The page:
Why Apple's Fall releases are make or break for Cupertino

Reading between the lines of a series of overnight reports, Apple [AAPL] is beginning to lose momentum as months of product release drought dim public perception of the brand.

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Fall or fold?

Sure, we all know Cupertino to be hard at work on a flurry of new products and services set for launch beginning this Fall, but months of relative inactivity are cutting the cord between the company and consumers -- and we're going to see evidence of this during Apple's Q3 earnings release on July 23.

Analysts have been issuing relatively downbeat assessments for the company's Q3 financial performance. These are broadly in line with Apple's own expectations for the current quarter: revenue between $33.5 and $35.5 billion, down on Q2 growth and flat on a year-on-year basis.

This likely reflects the absence of any hot new Apple products during the last few months. The only systems we've seen the company offer up are Mac/PC-related: improved MacBook Air, new AirPorts and a late 2012 iMac refresh.

That's not enough. PC sales are in decline, meaning these new products have failed to hold the line. Apple's competition hasn't slept: Samsung et al. is beginning to gain ground -- recent StatCounter data claims Samsung devices outpaced iPhones and iPod touches in worldwide Web browsing in June -- though not by much:

Samsung's devices accounted for 25.5 percent of page views to 25.1 percent for Apple and 22 percent for Nokia in June. Those global figures don't translate to the US, where Apple took 54.8 percent of the mobile browsing market to Samsung's 18.3 percent.

All the same this is an important metric. Apple has been able to consistently claim its devices are far more widely used than those running the Android OS when it comes to Web browsing. "I sometimes wonder what people actually do with those other devices," said CEO, Tim Cook at one time.

Samsung's move to exceed iOS Web browsing share may only be by a sliver but still constitutes a blow to Apple's morale.

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PC decline

There's equally depressing Apple figures from Gartner and IDC -- while they're open to challenge, they show that Apple's PC sales are slowing, though they also show the PC industry is in deep decline -- down 10.9 percent.

“We are seeing the PC market reduction directly tied to the shrinking installed base of PCs, as inexpensive tablets displace the low-end machines used primarily for consumption in mature and developed markets,” said Mikako Kitagawa, principal analyst at Gartner. “In emerging markets, inexpensive tablets have become the first computing device for many people, who at best are deferring the purchase of a PC. This is also accounting for the collapse of the mini notebook market.”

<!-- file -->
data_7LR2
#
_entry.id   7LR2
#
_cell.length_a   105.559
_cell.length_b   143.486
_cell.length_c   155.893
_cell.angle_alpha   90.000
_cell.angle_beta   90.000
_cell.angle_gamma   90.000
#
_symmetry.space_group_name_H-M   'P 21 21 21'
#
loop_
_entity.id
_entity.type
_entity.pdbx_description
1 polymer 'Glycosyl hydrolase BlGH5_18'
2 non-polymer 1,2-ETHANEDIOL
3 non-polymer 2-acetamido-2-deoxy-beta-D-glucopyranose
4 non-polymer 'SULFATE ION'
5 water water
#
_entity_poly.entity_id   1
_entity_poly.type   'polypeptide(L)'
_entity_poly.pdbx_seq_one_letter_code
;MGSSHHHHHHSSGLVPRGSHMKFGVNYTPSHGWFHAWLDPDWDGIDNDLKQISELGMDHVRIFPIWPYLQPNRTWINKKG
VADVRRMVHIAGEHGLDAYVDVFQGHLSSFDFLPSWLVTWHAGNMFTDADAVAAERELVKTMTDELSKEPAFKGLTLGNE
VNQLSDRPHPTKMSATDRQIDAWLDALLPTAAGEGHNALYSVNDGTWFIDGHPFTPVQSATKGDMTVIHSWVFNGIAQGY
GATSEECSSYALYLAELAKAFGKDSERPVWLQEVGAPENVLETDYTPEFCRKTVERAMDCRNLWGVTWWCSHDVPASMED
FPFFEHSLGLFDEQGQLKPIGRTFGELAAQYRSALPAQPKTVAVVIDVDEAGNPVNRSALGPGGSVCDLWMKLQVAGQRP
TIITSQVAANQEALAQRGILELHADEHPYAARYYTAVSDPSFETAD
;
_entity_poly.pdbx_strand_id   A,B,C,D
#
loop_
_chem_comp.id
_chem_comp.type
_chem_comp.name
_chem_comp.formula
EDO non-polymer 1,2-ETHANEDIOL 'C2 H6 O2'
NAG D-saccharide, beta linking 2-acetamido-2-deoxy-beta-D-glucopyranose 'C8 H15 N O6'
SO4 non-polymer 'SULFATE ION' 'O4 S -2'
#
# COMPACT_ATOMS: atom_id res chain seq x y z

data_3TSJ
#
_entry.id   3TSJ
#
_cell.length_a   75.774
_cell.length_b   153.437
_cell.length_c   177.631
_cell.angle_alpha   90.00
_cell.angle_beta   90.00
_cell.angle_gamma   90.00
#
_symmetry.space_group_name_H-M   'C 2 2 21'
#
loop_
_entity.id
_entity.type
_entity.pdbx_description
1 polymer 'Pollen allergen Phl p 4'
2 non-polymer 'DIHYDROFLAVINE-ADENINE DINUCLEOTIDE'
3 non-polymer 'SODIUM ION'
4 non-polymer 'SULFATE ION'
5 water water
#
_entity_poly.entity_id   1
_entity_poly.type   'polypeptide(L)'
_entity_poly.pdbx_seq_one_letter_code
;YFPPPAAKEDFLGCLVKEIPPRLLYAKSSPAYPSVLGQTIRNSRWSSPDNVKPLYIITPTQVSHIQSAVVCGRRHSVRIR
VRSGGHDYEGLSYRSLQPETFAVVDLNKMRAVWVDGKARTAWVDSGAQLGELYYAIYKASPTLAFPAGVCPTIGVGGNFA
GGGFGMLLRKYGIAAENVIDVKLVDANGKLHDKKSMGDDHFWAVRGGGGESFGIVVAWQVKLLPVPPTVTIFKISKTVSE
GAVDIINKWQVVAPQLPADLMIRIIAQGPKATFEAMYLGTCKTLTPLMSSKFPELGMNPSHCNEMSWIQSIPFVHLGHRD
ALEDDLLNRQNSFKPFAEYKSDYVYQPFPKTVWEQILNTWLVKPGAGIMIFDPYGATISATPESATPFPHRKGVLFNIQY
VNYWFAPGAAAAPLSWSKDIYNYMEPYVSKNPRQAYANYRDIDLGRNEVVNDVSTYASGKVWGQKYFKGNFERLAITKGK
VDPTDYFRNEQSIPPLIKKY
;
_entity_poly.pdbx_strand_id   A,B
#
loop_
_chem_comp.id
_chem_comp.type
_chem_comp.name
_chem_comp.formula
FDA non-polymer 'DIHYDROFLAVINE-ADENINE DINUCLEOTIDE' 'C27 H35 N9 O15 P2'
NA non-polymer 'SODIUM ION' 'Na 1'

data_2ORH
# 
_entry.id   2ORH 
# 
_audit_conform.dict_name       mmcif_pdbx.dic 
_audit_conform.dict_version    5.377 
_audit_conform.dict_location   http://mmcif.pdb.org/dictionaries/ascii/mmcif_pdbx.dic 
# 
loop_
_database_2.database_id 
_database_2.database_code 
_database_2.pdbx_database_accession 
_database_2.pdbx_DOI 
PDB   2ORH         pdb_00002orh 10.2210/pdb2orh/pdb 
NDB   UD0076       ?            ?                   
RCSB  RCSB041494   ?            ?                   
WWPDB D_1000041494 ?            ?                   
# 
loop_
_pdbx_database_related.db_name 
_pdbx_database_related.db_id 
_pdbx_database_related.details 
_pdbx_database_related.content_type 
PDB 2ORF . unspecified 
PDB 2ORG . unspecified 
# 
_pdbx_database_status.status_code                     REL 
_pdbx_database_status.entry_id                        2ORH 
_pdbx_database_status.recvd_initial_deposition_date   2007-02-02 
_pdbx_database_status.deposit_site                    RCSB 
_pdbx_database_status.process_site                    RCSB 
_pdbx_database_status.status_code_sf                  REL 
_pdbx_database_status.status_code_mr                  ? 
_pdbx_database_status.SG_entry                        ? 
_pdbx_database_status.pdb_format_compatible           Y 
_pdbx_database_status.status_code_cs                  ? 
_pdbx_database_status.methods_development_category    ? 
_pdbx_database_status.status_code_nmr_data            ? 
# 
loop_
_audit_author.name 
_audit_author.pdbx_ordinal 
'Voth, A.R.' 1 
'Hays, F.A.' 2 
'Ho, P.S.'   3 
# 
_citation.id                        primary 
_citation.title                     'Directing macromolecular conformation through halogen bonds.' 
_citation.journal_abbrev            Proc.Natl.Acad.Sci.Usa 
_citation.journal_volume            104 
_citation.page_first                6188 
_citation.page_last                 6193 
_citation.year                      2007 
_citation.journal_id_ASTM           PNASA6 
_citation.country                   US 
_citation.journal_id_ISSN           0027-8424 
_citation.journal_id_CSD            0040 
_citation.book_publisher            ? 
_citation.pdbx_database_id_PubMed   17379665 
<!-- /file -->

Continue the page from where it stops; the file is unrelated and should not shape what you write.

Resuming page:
Excepting iPad sales, Apple's US PC sales figures fell 4.3 percent.

The questionable thing about Gartner's figures is their complete bias: what else do you call the analyst firm's decision to include sales of Windows 8 tablets as PCs, but not to include iPad sales?

Acting in complete ignorance of the trend to use iPads across the Fortune 500, Gartner characterizes iPads as "media tablets." Frankly I think that's disingenuous, dishonest and unrealistic. It drives me to question the validity of Gartner's data. Do these figures reflect the real world, or simply mirror Gartner's own prejudice? I think the latter.

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The Post-PC impact

Eager for fresh insight, I danced over to IDC's own market data. These figures reveal an even steeper decline in PC sales -- down 11.4 percent. Like Gartner, these figures don't include iPads but neither do they count Windows tablets. They basically confirm the same trend -- PC sales, including Mac sales, are in decline.

"When we were an agrarian nation, all cars were trucks, because that’s what you needed on the farm. But as vehicles started to be used in the urban centers, cars got more popular. Innovations like automatic transmission and power steering and things that you didn’t care about in a truck as much started to become paramount in cars," said Apple's Steve Jobs in 2010.

"PCs are going to be like trucks. They’re still going to be around, they’re still going to have a lot of value, but they’re going to be used by one out of X people."

This is precisely what is happening, according to Gartner:

“We are seeing the PC market reduction directly tied to the shrinking installed base of PCs, as inexpensive tablets displace the low-end machines used primarily for consumption in mature and developed markets,” said Mikako Kitagawa, principal analyst at Gartner. “In emerging markets, inexpensive tablets have become the first computing device for many people, who at best are deferring the purchase of a PC. This is also accounting for the collapse of the mini notebook market.”

These observations also underline a lack of integrity inherent within Gartner's decision to ignore the already widely used in the enterprise iPad while counting the relatively unadopted Windows 8 tablets within its figures. I fail to see any objectivity in that decision.

Combining all this data, for Apple the big picture is:

  • Apple's mobile devices can no longer claim to be the most widely used for accessing the Web.
  • Mac sales are in decline.
  • The decision to slow new product introductions this year is impacting company performance.

This leads me to presume Apple's Fall will be a make or break point for the company. Any new product launches will rightly be seen as essential to the company's future success. These new devices must ignite the market, or Apple's fall will truly begin.

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